Perhaps these relatively new ways of regarding poetry have not cost it too dearly.
Life goes on as an unpredictable version of vital prayer, if not an act of revenge in the name of the dearly departed.
They value our recognition too dearly for us to give it away!
I dearly want to see President Obama win on the 39.6 percent rate for upper incomes.
I would guess that Ferguson saw a potential storm brewing that might cost him dearly on the lecture circuit.
"And she loved him as dearly as I love Marcus," she went on.
She dearly loved to conduct her affairs by a series of little secrets.
And in power they valued most dearly the atrocious right of silencing, by foul means or fair, all opinions that were not official.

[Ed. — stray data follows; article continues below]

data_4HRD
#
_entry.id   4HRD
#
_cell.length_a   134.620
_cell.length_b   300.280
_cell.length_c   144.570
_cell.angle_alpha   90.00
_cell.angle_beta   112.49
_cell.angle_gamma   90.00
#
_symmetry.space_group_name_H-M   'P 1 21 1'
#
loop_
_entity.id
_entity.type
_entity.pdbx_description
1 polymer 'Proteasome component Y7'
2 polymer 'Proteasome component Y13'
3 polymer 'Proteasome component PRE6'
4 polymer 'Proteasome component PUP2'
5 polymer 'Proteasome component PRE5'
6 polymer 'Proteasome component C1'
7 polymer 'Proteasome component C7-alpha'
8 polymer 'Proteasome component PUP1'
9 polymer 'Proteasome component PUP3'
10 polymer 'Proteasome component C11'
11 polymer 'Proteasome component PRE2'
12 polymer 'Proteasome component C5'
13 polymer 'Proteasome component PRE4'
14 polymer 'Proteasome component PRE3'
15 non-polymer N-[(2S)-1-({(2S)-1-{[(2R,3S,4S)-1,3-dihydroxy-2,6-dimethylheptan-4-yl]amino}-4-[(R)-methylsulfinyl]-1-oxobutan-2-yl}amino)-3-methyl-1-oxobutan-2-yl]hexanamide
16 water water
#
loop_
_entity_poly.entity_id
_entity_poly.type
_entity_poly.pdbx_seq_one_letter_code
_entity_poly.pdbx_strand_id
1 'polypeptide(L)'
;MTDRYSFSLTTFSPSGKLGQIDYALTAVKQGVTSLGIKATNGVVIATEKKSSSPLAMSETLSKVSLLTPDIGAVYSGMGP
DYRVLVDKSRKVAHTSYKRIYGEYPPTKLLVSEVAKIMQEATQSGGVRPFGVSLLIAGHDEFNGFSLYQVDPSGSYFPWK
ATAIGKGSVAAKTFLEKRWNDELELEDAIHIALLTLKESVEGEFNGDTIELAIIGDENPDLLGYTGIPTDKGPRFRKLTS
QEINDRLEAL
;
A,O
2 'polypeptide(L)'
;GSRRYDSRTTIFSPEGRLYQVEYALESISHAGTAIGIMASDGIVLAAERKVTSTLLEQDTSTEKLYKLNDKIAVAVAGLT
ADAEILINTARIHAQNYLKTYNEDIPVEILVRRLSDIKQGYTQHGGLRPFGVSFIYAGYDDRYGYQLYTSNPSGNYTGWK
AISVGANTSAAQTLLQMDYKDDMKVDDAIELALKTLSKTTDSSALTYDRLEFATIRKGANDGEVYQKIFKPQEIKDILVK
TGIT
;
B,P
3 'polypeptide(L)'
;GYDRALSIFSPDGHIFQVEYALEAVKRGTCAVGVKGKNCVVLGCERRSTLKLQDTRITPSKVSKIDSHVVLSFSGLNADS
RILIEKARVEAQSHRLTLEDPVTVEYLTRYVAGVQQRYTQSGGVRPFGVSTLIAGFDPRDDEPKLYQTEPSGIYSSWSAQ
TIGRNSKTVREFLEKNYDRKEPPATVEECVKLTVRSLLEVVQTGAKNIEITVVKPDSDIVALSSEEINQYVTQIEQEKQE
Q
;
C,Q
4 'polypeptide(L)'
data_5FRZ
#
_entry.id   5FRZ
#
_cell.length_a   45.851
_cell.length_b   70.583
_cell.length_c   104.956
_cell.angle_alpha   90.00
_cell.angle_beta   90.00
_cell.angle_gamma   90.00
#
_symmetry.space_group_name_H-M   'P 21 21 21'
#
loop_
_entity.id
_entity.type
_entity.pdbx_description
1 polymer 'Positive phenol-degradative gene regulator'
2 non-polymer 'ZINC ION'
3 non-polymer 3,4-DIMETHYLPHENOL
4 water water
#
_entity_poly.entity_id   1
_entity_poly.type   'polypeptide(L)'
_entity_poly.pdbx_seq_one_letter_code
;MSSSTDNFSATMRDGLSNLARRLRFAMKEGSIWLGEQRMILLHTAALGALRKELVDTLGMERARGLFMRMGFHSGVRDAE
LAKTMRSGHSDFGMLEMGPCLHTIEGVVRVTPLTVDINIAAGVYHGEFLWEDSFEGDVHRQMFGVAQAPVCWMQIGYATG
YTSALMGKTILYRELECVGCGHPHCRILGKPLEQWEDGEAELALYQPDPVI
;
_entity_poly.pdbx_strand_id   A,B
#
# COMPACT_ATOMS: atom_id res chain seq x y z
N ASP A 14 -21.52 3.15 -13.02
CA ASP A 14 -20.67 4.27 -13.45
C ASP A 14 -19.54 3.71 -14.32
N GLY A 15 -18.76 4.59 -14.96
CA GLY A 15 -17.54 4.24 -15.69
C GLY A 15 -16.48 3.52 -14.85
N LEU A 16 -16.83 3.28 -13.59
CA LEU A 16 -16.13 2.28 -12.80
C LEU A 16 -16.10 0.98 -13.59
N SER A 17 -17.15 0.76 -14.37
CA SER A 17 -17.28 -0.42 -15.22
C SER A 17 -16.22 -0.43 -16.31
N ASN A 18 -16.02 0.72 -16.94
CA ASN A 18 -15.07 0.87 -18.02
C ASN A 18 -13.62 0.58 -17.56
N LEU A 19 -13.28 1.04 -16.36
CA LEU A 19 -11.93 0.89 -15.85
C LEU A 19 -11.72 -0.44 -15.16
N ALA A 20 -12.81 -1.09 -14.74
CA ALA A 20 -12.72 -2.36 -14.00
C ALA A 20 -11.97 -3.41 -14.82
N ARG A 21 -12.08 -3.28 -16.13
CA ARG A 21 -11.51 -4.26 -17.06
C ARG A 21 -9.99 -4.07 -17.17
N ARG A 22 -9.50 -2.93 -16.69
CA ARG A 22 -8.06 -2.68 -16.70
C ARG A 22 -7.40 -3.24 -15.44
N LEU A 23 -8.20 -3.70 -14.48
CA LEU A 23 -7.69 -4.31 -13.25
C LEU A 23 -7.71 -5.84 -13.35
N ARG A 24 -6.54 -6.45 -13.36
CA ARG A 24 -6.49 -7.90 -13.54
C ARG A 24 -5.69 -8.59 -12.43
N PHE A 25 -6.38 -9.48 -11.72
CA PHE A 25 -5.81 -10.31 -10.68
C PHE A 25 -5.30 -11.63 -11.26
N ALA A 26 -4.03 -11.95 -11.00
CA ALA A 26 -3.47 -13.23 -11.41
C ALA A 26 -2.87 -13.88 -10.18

He might well think: Why does she, whom I love so dearly, want to annihilate me?
His presence was unexpected, but it was as welcome as the flowers in May to Lena, who dearly loved her brother.
Old English deore "precious, valuable, costly, loved, beloved," from Proto-Germanic *deurjaz (cf. Old Saxon diuri, Old Norse dyrr, Old Frisian diore, Middle Dutch dure, Dutch duur, Old High German tiuri, German teuer), ultimate origin unknown. Used interjectorily since 1690s. As a polite introductory word to letters, it is attested from mid-15c. As a noun, from late 14c., perhaps short for dear one, etc.